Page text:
The cartels have been liquidating middle class assets to prop up prices. All they have left now is infinite monetary expansion. Relative tax receipts will continue to fall, demographic demand will continue to rise, and they are already printing money to issue all the checks, negative true cash flow.

    Time to take another tour of the carnage.

    1. kevinearick

      there are several websites that will provide you with community bank exposure to commercial real estate, the next leg down. It didn’t suddenly make the news by accident.

      1. nicholsong

        kevinearick said, “there are several websites that will provide you with community bank exposure to commercial real estate, the next leg down.”

        Can you point us to one or two? I’m looking for them right now.

    2. craazyman

      there’s enough lucid thoughtfulness in your narrative for me to really appreciate it. of course, there’s also a huge lunatic crank factor, but who among us is without a flaw. ha haaha

  5. saprofight

    It’s DIY antitrust: with debtors undermining assets and depositors withdrawing liabilities, the banks must shrink. A somewhat blunter object than an Antitrust Division action, but what the hell, the Holder DOJ shows no signs of life.

  6. Riggsveda

    Since 1995 I’ve been a member of the PA State Employees Credit Union, and it has been a wonderful experience. Their most recent newsletter contained information about the upcoming changes when the Credit CARD Act of 2009 goes into effect next month, followed by an observation that, for credit union members, nothing will change. As they said, “It doesn’t take an act of Congress to make us do good.”

    Please, do something good for yourselves, and move your money. The tremors will be felt through Wall Street.

  7. Jerry

    I’m closing out my credit card from Bank of America and moving my money out of bank ….perhaps to credit union..when government is boughtout and not listening, I and others can make a difference…..did you know there was a tax revolt during the depression…imagine that…..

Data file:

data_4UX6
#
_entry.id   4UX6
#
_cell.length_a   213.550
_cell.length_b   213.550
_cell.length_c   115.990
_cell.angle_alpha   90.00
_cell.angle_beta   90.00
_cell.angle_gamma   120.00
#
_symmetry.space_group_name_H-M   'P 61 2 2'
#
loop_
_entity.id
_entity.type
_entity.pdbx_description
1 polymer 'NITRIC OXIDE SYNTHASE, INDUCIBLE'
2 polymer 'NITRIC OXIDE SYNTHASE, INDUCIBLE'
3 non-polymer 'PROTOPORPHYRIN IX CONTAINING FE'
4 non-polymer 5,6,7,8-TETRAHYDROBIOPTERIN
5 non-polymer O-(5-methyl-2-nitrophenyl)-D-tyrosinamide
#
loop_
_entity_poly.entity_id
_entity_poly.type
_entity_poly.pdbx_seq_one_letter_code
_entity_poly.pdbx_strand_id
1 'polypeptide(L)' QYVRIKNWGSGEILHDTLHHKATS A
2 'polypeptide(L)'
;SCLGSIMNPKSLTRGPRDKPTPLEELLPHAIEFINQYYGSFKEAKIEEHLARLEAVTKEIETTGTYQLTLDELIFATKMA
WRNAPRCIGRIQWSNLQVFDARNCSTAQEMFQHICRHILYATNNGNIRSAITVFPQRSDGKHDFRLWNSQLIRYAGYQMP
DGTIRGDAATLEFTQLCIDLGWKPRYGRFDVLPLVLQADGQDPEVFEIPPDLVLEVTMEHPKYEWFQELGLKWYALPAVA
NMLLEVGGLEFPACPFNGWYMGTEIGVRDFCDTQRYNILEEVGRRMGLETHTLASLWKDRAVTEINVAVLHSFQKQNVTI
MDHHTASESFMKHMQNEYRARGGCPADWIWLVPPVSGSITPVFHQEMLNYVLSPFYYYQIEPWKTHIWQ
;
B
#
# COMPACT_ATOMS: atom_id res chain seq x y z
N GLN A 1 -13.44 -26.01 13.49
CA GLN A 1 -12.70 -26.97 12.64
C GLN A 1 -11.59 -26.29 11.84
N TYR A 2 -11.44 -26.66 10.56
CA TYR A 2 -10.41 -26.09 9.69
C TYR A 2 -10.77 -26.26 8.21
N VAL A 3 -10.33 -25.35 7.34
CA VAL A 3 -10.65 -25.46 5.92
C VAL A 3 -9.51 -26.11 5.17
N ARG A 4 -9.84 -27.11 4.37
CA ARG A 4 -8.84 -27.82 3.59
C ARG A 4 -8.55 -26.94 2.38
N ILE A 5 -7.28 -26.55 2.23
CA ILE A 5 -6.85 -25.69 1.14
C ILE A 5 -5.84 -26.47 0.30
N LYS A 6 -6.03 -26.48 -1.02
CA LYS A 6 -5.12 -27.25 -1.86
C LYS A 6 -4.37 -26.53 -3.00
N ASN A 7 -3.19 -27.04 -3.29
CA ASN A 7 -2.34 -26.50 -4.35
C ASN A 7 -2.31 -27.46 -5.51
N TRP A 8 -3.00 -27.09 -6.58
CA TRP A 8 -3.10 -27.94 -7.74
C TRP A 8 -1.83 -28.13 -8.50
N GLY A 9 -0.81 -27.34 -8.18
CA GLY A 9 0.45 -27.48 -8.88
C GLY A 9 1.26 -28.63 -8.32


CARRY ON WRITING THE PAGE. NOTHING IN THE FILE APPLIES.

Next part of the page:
8. Thinking Nationalist

    Do what I did.

    I quit the BofA and Citicorp and moved everything to
    my local Credit Union.

    Good folks – friendly service – and, when I needed
    to have immediate access to funds from a clients’ check
    to pay bills, they gave me the whole thing.

    Plus, you can pay all your utility bills there NO CHARGE
    and the money is credited immediately to the utilities and phone co. ATM’s all over town, their VISA is
    only 8.99% APR – what’s not to like? Plus, they checked my credit and issued me the credit card ON THE SPOT.

    Their debit card and VISA is all I need. No more Citi M/C
    with 29.99% interest or the BofA with same interest rate plus annual membership fee.

    Plus, they have a members’ discount program for all kinds of things. Try that at BofA.

    1. Courtney

      That sounds great.
      I checked out the two credit unions I’m eligible for. One wouldn’t put their APY on their site or any of their rates for that matter.
      The other credit union’s APY wasn’t much better than Bank of America. I liked that I could use a large variety of ATMs when I travel. With the local bank however, if I need to use an out of network ATM, if I bring the receipt back, I’m refunded the money.
      In any case, I moved from Bank of America last friday and into a local bank. I plan to apply for a credit card soon so I can build up credit.
      The branch manager who set up my account was so nice. I loved seeing posters from little kids thanking the bank for donating $ to their classroom. That’s a bank I can believe in!

  9. Jamie

    Totally agree about getting out of those TBTF banks into smaller and solid banks that does old fashioned banking. Then you can put some of your money into T-Bills via as well cash under mattress as they are safe money during times of depression.

    Sooner or later those TBTF would have to be nationalized and wipe out those shareholders and bondholders! I won’t be surprise Obama would order emergency order to freeze the accounts to prevent bank runs “Yes your money is still in your account, but you can only have limited token withdraws from your account for time being…” kind of thing.